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My daughter helped me recover from U.S. Open loss – Serena


In the moments after Serena Williams lashed out at the U.S. Open chair umpire earlier this month and pleaded with the New York crowd to applaud the champion, she found comfort in motherhood.

“Besides cry, I don’t know; it was interesting,” she told Mia Freedman in an episode of the podcast “No Filter” that was recorded three days after the Sept. 8 final in which she lost to Naomi Osaka. “I got in the car, and Olympia [her 1-year-old] was in the car. It was so weird, and she started giving me kisses; she never gives me kisses. She doesn’t even know to give kisses, and she just grabbed me, and I was like, ‘This little baby is so smart.’ It’s just hard to be too down when you have a little one … when you have someone to take care of. I have to take care of this person, and I have to do this type of stuff; it puts everything in perspective.”

The interview with Australia’s Mamamia is part of a Berlei campaign for the I Touch Myself Project in connection with Breast Cancer Awareness month in October. To go with that, she recorded a short version of “I Touch Myself,” the 1990 song by Australian band Divinyls, ahead of Breast Cancer Awareness Month. The group’s lead singer, Chrissy Amphlett, died of the disease in 2013.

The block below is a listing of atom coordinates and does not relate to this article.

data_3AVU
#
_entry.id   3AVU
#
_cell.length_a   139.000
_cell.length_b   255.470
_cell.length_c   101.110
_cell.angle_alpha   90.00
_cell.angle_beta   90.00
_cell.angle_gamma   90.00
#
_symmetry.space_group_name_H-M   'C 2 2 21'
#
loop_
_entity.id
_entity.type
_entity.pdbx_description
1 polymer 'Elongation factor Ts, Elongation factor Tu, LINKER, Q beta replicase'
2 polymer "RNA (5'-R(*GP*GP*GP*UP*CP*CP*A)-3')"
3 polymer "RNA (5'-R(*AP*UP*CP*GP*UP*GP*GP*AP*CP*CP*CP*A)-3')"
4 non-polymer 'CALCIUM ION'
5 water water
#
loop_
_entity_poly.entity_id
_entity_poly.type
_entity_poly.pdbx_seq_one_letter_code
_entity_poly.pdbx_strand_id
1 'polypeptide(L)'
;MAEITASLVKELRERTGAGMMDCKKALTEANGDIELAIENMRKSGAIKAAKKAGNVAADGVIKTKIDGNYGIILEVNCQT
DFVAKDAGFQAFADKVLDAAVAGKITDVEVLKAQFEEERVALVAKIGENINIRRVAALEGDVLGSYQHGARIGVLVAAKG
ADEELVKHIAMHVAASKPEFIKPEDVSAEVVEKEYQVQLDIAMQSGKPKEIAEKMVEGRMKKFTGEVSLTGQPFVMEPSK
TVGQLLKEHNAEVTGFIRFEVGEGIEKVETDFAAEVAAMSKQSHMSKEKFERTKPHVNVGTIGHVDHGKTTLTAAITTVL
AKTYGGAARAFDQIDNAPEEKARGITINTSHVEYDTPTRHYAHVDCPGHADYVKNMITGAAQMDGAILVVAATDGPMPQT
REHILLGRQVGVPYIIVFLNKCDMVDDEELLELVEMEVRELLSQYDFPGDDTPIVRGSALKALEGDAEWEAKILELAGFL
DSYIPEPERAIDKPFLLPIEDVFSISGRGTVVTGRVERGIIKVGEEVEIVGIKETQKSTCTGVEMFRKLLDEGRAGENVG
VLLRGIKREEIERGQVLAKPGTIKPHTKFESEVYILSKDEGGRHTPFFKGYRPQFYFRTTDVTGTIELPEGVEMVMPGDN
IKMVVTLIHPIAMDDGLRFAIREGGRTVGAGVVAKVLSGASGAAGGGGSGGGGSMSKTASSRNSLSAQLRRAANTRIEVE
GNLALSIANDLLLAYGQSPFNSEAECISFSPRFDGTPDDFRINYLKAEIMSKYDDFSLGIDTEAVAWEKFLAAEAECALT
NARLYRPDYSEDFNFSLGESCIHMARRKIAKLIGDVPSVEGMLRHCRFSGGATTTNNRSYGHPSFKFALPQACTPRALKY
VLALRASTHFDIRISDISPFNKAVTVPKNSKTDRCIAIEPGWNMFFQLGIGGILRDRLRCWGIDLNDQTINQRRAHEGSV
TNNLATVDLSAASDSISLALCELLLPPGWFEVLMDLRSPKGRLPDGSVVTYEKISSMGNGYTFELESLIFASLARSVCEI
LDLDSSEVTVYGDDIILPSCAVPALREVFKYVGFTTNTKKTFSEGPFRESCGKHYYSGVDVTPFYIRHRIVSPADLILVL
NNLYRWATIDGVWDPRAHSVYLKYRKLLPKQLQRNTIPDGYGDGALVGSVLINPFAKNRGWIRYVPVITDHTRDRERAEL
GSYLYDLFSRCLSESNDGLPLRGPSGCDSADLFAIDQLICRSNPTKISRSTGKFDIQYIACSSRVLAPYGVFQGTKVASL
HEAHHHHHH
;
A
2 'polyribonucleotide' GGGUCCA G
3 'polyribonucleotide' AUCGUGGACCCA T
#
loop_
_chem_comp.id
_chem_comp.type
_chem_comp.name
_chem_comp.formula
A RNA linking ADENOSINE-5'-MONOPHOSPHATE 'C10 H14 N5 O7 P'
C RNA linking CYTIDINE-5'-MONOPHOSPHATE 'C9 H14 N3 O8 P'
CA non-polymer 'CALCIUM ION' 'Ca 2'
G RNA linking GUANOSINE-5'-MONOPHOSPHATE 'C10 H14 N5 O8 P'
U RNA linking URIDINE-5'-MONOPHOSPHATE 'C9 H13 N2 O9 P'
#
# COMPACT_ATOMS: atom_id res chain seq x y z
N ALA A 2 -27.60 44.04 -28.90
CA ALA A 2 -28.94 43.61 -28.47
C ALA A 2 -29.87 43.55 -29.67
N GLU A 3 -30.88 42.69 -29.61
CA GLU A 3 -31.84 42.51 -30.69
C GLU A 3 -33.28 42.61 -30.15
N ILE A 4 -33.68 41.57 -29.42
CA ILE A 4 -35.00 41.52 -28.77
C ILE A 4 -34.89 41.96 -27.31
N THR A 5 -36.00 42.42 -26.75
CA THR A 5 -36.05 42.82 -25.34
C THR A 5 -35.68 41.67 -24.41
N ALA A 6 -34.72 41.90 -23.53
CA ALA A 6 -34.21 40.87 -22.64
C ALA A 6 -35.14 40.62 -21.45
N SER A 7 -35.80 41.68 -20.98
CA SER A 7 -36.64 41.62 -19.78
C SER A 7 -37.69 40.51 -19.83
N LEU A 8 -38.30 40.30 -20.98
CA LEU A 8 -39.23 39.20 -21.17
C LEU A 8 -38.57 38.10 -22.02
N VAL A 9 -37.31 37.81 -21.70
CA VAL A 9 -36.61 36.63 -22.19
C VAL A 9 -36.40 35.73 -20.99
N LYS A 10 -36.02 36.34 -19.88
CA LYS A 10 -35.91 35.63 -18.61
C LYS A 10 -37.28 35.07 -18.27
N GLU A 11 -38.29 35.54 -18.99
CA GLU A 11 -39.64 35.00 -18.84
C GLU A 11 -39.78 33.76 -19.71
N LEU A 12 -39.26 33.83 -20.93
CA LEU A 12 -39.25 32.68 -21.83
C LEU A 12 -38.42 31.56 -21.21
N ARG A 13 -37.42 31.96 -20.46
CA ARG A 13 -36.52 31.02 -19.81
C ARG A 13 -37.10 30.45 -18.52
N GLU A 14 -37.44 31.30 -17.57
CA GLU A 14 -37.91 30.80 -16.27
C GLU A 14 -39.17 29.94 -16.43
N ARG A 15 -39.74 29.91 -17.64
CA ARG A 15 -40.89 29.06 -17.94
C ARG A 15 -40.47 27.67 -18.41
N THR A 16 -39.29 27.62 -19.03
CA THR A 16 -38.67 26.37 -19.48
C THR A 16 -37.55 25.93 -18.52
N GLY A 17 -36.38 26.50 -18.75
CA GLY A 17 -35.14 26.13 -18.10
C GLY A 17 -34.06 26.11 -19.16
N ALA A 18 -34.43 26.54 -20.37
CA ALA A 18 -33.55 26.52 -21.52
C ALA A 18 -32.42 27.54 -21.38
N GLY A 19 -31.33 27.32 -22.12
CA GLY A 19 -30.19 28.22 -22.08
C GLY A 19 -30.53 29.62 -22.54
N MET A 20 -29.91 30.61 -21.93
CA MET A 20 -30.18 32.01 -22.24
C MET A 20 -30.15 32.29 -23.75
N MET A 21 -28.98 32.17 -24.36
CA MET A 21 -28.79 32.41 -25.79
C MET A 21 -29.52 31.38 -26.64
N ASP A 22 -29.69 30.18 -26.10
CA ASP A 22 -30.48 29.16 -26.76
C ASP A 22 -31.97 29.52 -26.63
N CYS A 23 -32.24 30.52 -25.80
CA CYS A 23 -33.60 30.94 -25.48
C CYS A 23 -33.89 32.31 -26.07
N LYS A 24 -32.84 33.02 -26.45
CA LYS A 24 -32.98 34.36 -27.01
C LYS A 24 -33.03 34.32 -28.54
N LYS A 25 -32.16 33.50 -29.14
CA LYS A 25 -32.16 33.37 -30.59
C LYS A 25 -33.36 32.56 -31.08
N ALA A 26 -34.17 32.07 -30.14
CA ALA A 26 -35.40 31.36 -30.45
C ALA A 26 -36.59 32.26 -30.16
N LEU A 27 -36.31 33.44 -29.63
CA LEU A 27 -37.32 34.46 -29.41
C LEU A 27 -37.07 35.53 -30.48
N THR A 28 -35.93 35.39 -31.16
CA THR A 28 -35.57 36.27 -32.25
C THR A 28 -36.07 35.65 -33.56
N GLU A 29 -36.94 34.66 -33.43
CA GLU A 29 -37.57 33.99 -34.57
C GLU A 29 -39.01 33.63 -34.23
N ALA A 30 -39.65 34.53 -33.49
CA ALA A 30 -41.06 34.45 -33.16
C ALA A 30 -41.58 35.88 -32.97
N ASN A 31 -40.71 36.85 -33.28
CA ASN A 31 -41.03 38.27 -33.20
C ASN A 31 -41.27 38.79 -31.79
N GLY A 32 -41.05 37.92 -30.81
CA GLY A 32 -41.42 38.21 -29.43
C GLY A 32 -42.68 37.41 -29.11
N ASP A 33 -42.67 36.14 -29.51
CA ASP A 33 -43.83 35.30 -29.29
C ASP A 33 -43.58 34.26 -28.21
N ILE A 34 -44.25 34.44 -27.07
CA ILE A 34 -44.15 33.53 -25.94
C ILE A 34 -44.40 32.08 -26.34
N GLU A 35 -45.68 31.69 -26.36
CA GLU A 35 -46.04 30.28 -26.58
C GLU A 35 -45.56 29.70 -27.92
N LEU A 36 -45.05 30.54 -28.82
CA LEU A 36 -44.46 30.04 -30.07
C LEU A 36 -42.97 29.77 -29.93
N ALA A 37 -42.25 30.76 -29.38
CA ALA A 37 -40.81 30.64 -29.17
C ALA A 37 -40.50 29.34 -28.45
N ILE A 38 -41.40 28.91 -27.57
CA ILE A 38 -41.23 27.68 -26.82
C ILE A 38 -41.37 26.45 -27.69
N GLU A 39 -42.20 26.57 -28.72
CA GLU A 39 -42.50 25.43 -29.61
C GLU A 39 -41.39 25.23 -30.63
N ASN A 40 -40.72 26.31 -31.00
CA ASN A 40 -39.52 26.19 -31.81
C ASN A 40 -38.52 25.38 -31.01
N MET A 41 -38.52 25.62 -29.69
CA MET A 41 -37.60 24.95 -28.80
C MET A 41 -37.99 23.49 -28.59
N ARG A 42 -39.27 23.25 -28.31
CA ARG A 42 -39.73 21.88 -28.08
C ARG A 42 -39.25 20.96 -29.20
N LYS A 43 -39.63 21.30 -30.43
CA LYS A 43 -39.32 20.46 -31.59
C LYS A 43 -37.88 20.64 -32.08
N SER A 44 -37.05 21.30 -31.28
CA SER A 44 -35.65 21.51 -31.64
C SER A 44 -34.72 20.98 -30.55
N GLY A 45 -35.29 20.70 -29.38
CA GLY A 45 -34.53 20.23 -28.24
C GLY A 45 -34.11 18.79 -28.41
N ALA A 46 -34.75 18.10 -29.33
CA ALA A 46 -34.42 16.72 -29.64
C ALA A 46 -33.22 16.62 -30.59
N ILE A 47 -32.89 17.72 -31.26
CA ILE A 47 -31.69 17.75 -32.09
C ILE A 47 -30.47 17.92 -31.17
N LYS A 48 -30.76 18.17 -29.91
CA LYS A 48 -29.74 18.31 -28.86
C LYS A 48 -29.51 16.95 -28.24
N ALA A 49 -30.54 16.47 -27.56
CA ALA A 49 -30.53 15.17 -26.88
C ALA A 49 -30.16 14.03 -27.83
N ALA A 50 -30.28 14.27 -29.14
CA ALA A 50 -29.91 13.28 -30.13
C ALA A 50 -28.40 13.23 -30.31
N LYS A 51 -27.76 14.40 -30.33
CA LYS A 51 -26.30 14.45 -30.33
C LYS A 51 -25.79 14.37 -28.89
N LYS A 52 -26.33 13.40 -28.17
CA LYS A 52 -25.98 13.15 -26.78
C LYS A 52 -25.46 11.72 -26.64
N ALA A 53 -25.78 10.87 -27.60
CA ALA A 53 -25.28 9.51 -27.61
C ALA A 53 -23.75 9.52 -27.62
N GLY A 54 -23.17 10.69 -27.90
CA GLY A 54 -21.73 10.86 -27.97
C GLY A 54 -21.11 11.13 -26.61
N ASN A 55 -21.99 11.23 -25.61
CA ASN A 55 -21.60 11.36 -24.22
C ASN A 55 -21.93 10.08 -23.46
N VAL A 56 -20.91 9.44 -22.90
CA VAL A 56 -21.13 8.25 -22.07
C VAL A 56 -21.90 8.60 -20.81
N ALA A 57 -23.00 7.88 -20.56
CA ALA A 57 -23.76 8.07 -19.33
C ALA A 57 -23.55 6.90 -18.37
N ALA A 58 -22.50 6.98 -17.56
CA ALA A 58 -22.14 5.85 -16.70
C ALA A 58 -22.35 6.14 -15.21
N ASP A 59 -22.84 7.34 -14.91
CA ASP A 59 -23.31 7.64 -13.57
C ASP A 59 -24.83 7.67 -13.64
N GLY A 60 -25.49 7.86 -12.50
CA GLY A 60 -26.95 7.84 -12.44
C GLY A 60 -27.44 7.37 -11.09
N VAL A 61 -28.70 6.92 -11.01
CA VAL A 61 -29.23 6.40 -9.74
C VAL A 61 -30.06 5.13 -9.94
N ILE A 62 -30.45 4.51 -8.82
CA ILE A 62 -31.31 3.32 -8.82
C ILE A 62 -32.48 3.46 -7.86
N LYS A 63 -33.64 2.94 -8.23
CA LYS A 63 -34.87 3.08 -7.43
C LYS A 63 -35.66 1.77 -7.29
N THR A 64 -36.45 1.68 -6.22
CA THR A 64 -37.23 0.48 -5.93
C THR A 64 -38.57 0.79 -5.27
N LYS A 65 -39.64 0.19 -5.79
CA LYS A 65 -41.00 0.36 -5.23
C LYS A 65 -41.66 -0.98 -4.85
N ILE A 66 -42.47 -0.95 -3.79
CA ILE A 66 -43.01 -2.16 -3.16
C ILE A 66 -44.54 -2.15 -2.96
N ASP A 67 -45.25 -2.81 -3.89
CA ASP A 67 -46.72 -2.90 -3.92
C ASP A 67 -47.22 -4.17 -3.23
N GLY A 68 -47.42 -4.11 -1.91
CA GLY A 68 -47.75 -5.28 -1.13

Williams went on to say she was coping by spending time with her daughter, as her Instagram account attests. “I’m doing the best that I can to try and move forward,” she said, “but most of all, spending time with Olympia, she’s here in the background [during the interview] … you realize the most important things that really matter.”

In a separate interview with Australia’s Sunday Project, she said she did not understand why coach Patrick Mouratoglou said he was giving her signals from the stands. Umpire Carlos Ramos warned Williams on the court about that, and she responded by angrily saying she does not cheat. When she smashed her racket, he docked her a point, and when she lashed out at him, he docked her a game.

“I just don’t understand what he was talking about because I asked him; you weren’t coaching, we don’t have signals, we’ve never had signals — and he said he made a motion,” she said.

She went on to describe the conversation she had with her coach. “So you said you made a motion; now you told people that you’re coaching me. That doesn’t make sense. Why would you say that?”

Williams was fined $17,000 for the three code violations (smashing her racket, “verbal abuse” of Ramos and for being warned) and now wants to put it all past her before the Grand Slam tournaments begin in early 2019.

“What I’m just trying to do most of all is just recover from that,” she said.

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